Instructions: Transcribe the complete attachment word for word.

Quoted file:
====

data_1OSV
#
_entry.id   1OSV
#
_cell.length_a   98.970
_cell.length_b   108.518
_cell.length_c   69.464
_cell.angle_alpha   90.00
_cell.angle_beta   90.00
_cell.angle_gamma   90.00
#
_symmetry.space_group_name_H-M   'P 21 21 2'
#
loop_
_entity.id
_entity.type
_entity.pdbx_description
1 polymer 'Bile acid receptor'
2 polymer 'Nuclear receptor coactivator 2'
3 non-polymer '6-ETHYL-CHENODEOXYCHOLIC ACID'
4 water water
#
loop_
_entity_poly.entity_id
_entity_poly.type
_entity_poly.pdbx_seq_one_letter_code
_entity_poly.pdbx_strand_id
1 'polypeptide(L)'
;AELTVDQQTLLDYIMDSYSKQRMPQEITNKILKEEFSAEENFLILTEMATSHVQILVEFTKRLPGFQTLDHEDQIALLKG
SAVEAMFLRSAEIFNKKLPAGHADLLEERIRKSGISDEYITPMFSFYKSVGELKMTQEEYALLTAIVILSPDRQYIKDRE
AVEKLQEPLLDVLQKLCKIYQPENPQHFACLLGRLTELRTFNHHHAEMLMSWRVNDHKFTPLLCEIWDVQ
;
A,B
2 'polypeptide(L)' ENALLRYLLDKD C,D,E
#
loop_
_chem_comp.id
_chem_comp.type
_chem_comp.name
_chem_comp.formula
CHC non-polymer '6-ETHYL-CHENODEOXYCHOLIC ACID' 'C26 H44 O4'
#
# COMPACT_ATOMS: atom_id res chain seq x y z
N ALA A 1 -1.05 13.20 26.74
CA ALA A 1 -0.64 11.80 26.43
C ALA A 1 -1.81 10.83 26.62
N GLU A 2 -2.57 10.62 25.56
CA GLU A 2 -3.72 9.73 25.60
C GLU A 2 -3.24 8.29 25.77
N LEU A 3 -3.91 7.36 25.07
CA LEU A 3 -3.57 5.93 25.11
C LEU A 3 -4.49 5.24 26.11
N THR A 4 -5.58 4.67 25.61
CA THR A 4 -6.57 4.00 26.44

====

data_1OSV
#
_entry.id   1OSV
#
_cell.length_a   98.970
_cell.length_b   108.518
_cell.length_c   69.464
_cell.angle_alpha   90.00
_cell.angle_beta   90.00
_cell.angle_gamma   90.00
#
_symmetry.space_group_name_H-M   'P 21 21 2'
#
loop_
_entity.id
_entity.type
_entity.pdbx_description
1 polymer 'Bile acid receptor'
2 polymer 'Nuclear receptor coactivator 2'
3 non-polymer '6-ETHYL-CHENODEOXYCHOLIC ACID'
4 water water
#
loop_
_entity_poly.entity_id
_entity_poly.type
_entity_poly.pdbx_seq_one_letter_code
_entity_poly.pdbx_strand_id
1 'polypeptide(L)'
;AELTVDQQTLLDYIMDSYSKQRMPQEITNKILKEEFSAEENFLILTEMATSHVQILVEFTKRLPGFQTLDHEDQIALLKG
SAVEAMFLRSAEIFNKKLPAGHADLLEERIRKSGISDEYITPMFSFYKSVGELKMTQEEYALLTAIVILSPDRQYIKDRE
AVEKLQEPLLDVLQKLCKIYQPENPQHFACLLGRLTELRTFNHHHAEMLMSWRVNDHKFTPLLCEIWDVQ
;
A,B
2 'polypeptide(L)' ENALLRYLLDKD C,D,E
#
loop_
_chem_comp.id
_chem_comp.type
_chem_comp.name
_chem_comp.formula
CHC non-polymer '6-ETHYL-CHENODEOXYCHOLIC ACID' 'C26 H44 O4'
#
# COMPACT_ATOMS: atom_id res chain seq x y z
N ALA A 1 -1.05 13.20 26.74
CA ALA A 1 -0.64 11.80 26.43
C ALA A 1 -1.81 10.83 26.62
N GLU A 2 -2.57 10.62 25.56
CA GLU A 2 -3.72 9.73 25.60
C GLU A 2 -3.24 8.29 25.77
N LEU A 3 -3.91 7.36 25.07
CA LEU A 3 -3.57 5.93 25.11
C LEU A 3 -4.49 5.24 26.11
N THR A 4 -5.58 4.67 25.61
CA THR A 4 -6.57 4.00 26.44